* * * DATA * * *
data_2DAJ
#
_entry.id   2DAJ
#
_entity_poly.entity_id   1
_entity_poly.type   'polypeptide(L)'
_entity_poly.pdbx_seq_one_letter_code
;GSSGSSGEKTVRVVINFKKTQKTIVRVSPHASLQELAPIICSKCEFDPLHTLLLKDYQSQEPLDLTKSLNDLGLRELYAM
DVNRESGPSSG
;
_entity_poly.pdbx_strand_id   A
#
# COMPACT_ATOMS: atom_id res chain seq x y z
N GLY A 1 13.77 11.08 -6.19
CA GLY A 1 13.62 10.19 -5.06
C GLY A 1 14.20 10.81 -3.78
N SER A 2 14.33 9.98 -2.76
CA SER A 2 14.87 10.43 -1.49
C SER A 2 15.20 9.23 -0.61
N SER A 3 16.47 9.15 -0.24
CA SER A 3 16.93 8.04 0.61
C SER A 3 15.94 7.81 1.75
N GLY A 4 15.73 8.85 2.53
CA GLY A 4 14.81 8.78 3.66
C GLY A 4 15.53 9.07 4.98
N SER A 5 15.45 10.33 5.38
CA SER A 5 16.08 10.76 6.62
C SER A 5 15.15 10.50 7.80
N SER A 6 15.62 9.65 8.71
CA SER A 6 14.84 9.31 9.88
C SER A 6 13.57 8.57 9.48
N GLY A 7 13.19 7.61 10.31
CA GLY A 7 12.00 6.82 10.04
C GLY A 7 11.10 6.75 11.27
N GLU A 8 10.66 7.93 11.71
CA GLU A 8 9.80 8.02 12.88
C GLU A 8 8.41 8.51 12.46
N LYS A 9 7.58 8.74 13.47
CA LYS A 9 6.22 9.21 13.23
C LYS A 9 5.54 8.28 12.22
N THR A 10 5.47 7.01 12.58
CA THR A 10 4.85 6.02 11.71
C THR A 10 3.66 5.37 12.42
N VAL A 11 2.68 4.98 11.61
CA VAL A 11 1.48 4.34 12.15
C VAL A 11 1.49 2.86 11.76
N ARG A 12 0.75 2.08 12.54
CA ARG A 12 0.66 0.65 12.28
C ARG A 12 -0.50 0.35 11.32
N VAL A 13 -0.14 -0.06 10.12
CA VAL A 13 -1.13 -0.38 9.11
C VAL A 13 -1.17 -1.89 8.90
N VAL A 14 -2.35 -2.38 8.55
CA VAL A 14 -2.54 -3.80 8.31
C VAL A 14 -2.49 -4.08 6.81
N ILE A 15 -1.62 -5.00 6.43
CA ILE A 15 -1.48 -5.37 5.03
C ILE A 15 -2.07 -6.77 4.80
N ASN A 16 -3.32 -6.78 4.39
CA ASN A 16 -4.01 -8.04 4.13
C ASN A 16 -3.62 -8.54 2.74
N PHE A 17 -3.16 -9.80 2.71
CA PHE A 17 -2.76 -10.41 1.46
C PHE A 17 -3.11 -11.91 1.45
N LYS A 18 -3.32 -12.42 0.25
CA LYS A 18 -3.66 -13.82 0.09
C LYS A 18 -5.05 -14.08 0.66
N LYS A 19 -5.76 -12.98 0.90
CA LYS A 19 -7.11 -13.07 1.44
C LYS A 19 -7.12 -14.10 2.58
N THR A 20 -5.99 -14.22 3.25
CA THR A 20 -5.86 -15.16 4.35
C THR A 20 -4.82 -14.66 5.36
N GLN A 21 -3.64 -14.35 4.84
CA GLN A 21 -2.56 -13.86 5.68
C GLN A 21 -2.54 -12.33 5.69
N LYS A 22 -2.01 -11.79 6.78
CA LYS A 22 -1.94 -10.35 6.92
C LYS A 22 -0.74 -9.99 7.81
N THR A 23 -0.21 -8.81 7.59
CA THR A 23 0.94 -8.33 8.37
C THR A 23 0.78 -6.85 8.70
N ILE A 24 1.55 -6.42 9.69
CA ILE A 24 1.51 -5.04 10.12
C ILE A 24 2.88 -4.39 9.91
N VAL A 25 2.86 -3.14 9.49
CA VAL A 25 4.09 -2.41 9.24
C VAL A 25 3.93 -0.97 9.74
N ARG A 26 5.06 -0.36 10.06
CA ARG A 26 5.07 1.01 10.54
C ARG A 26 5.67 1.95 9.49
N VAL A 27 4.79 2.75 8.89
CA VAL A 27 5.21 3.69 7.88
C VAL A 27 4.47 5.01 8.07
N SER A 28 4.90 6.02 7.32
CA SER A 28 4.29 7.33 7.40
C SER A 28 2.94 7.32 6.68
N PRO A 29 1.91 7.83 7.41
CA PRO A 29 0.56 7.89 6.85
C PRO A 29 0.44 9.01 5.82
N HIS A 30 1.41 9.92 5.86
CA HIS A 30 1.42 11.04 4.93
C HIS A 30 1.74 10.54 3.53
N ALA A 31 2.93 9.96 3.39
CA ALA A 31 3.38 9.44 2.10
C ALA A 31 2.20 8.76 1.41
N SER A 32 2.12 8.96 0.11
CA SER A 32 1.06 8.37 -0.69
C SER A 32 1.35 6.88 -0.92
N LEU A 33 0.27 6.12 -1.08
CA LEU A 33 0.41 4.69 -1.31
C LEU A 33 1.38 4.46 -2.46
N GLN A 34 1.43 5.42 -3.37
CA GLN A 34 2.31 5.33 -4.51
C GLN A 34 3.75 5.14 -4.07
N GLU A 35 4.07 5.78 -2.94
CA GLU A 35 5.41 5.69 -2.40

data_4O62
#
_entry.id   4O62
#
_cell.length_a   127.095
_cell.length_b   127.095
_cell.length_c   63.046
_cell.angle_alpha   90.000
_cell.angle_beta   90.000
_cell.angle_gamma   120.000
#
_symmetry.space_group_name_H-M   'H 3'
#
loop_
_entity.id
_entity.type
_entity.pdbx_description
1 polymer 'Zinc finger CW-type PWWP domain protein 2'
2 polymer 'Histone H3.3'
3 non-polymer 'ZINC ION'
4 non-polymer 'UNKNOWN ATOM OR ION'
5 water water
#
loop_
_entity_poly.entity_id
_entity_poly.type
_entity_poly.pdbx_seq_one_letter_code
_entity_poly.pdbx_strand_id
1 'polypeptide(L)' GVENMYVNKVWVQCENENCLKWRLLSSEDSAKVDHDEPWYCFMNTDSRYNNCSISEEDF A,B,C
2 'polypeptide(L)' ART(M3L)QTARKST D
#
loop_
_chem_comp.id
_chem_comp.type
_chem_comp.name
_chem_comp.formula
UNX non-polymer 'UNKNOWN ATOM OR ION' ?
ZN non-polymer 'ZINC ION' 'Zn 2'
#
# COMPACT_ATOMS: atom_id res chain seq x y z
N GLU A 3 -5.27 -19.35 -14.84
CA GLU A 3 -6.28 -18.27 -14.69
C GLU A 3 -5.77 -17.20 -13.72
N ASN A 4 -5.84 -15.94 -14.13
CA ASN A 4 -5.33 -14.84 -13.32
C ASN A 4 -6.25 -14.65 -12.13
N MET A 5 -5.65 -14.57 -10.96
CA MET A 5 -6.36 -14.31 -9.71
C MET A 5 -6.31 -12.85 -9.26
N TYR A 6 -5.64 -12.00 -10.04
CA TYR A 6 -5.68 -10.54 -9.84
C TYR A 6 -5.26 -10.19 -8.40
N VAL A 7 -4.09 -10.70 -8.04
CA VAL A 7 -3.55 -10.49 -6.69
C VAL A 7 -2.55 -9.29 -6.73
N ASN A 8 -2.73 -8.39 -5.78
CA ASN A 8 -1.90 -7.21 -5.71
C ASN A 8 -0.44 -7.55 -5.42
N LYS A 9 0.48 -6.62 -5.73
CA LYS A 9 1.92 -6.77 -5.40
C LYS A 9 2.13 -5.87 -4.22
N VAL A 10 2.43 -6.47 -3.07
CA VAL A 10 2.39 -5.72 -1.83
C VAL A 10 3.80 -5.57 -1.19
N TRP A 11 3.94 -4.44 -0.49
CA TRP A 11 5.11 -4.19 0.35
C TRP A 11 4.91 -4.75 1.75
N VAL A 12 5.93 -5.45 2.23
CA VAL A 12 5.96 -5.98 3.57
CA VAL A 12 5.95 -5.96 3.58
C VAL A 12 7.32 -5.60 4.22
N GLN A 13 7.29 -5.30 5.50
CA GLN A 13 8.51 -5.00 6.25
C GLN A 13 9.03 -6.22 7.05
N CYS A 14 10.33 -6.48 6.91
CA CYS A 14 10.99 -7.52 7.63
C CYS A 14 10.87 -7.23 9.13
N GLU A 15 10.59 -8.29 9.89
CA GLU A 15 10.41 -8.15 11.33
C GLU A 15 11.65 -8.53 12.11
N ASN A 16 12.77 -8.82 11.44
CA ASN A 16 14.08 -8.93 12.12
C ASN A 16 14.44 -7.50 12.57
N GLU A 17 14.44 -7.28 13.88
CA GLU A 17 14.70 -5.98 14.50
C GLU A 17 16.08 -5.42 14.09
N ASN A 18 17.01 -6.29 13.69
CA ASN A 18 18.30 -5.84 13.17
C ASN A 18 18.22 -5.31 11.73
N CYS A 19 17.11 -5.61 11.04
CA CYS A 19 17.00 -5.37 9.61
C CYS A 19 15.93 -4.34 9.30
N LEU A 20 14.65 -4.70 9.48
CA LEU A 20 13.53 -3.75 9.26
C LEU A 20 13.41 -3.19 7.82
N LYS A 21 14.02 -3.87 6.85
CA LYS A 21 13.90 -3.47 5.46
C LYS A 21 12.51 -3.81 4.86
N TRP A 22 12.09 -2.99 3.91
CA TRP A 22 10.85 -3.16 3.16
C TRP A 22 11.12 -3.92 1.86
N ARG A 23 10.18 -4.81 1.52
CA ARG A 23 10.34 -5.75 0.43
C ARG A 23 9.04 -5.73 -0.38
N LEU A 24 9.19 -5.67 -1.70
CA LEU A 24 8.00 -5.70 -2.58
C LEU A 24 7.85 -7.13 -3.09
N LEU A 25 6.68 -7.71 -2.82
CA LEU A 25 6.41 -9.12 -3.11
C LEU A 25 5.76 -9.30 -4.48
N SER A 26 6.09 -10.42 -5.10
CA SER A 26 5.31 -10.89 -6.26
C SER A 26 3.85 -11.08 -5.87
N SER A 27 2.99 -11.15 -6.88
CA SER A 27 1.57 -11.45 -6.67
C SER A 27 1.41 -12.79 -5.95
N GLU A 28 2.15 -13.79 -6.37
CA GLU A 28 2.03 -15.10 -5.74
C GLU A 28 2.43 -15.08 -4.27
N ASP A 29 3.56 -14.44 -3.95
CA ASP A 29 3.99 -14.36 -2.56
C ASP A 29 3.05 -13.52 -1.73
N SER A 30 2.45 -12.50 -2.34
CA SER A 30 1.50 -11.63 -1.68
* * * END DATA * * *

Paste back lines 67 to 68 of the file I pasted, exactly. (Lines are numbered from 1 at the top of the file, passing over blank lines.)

C LYS A 18 -5.05 -14.08 0.66
N LYS A 19 -5.76 -12.98 0.90